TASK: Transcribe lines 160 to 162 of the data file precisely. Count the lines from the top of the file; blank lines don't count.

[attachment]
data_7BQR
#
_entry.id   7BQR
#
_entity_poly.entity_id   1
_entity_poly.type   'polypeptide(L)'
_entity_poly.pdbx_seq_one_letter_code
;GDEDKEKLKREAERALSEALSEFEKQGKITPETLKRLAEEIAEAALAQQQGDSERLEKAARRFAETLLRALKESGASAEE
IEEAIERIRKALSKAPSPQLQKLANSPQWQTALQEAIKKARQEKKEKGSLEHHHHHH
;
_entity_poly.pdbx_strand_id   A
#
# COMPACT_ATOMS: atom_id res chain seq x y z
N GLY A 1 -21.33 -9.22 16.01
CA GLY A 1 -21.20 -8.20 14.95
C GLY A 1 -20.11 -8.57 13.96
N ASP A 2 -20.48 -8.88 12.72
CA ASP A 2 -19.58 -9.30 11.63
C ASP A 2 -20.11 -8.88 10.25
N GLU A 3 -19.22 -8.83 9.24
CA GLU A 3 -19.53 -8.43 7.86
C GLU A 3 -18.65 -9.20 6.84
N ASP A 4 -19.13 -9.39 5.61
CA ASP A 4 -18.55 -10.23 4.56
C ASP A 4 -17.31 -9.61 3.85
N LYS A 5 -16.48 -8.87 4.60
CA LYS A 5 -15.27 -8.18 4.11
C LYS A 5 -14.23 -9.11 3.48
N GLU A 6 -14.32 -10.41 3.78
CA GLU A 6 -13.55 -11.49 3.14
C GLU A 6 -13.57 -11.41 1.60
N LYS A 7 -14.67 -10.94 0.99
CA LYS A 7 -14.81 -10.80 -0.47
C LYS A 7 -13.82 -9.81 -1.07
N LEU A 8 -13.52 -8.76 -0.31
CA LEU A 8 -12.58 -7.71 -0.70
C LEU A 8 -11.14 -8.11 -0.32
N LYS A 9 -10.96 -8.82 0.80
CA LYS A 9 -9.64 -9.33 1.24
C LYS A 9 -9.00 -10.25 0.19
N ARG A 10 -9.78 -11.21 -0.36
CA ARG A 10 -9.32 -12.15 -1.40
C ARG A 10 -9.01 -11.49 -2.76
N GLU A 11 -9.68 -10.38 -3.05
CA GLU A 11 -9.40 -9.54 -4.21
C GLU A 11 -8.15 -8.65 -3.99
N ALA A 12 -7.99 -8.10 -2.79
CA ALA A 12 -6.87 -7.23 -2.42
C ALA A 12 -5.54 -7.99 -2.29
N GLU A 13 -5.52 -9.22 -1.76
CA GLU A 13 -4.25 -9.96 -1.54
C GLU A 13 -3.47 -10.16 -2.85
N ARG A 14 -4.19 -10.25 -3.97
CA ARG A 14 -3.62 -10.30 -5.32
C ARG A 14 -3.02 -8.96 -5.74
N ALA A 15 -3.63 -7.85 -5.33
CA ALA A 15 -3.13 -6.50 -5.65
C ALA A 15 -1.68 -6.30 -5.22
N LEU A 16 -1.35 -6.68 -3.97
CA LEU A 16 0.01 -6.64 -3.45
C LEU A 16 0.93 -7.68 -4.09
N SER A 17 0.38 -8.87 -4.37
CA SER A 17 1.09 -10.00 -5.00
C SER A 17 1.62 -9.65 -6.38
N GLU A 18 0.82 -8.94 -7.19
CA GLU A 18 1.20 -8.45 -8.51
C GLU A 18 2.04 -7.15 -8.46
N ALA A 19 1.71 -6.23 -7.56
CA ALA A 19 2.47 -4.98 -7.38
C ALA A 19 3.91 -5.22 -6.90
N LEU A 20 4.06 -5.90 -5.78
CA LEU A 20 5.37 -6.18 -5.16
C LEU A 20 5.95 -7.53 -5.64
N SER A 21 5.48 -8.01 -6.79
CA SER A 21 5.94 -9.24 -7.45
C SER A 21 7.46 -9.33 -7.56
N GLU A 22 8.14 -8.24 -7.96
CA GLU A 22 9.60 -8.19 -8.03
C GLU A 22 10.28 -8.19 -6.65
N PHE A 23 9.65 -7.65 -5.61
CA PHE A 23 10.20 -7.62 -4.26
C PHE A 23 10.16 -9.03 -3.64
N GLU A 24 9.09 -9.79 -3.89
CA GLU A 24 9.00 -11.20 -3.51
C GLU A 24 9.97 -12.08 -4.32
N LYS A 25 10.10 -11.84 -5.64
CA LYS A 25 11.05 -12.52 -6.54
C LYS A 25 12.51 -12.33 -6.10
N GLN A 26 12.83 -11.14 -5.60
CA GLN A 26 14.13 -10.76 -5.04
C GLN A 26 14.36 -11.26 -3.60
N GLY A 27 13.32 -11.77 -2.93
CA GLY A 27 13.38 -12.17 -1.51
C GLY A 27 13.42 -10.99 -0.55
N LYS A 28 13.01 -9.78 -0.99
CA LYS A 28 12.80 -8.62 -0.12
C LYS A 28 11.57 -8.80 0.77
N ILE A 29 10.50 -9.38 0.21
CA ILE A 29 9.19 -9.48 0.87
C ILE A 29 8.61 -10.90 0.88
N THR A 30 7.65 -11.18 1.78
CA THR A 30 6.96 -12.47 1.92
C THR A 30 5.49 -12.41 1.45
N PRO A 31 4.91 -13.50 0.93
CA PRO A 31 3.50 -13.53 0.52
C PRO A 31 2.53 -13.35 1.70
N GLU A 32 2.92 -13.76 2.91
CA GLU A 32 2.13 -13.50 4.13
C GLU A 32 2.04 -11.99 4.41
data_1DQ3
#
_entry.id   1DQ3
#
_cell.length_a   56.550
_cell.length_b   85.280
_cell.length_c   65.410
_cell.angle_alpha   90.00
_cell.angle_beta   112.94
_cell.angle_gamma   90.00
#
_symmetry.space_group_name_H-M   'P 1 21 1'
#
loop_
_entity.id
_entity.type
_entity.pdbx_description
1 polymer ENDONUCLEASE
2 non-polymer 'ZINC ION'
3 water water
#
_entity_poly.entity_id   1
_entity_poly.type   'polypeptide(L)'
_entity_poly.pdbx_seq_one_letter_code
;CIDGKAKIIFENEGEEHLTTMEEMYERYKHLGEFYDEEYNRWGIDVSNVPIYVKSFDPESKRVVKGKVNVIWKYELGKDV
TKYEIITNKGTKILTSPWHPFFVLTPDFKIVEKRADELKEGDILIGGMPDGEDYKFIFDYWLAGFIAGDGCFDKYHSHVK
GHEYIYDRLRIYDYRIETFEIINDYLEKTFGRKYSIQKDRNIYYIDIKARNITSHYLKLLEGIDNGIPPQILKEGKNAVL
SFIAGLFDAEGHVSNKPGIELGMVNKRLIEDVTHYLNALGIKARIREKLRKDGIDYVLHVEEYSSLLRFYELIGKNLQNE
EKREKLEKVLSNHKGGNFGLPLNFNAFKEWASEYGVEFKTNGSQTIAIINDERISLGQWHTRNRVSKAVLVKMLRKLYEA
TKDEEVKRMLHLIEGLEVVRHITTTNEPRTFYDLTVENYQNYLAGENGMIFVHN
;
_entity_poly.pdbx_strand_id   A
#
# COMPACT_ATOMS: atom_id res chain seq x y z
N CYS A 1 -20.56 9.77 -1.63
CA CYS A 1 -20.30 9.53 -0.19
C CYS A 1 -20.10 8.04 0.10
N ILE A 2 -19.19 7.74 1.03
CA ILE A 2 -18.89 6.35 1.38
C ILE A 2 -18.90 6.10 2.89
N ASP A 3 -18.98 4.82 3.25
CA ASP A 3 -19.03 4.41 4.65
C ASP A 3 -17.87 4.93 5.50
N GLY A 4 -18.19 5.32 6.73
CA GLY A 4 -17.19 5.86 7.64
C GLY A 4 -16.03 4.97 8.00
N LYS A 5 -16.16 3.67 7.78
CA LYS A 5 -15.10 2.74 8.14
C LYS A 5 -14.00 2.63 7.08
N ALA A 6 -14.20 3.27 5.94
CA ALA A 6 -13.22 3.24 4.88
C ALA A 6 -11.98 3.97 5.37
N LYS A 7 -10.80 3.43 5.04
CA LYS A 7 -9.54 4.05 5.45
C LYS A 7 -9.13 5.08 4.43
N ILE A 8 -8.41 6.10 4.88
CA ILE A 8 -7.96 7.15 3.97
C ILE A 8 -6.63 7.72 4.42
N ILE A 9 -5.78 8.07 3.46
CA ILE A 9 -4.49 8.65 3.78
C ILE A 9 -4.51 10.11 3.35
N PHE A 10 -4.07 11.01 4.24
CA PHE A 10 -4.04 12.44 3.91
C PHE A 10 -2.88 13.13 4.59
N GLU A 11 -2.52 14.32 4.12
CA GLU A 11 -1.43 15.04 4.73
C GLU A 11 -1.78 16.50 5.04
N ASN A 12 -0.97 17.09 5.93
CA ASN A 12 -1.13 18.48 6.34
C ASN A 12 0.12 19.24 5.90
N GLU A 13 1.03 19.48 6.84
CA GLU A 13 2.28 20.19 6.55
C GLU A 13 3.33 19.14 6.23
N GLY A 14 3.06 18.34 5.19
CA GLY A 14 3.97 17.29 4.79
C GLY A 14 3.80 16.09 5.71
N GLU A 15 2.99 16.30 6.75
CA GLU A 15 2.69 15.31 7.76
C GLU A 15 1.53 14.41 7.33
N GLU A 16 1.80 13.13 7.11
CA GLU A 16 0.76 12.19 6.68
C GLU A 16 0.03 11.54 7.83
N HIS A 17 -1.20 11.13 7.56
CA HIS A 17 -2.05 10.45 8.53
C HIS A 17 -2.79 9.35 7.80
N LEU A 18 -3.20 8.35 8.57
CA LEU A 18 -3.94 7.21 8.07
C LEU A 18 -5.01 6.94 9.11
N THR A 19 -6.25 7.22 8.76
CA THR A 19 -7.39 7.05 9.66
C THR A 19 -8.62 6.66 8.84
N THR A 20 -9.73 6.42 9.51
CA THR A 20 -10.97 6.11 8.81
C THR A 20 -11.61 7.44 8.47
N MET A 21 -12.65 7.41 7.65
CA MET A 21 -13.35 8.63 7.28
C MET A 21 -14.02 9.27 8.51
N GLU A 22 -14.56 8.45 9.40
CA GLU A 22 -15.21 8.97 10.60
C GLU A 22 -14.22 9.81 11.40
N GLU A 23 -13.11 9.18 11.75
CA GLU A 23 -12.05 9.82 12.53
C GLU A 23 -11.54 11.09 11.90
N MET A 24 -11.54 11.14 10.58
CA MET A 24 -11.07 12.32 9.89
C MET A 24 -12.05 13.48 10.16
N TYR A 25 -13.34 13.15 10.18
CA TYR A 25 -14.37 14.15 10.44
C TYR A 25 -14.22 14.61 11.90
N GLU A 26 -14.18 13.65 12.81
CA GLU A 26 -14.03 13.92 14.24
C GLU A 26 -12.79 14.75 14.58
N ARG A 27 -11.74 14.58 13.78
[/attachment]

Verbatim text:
CA ALA A 6 -13.22 3.24 4.88
C ALA A 6 -11.98 3.97 5.37
N LYS A 7 -10.80 3.43 5.04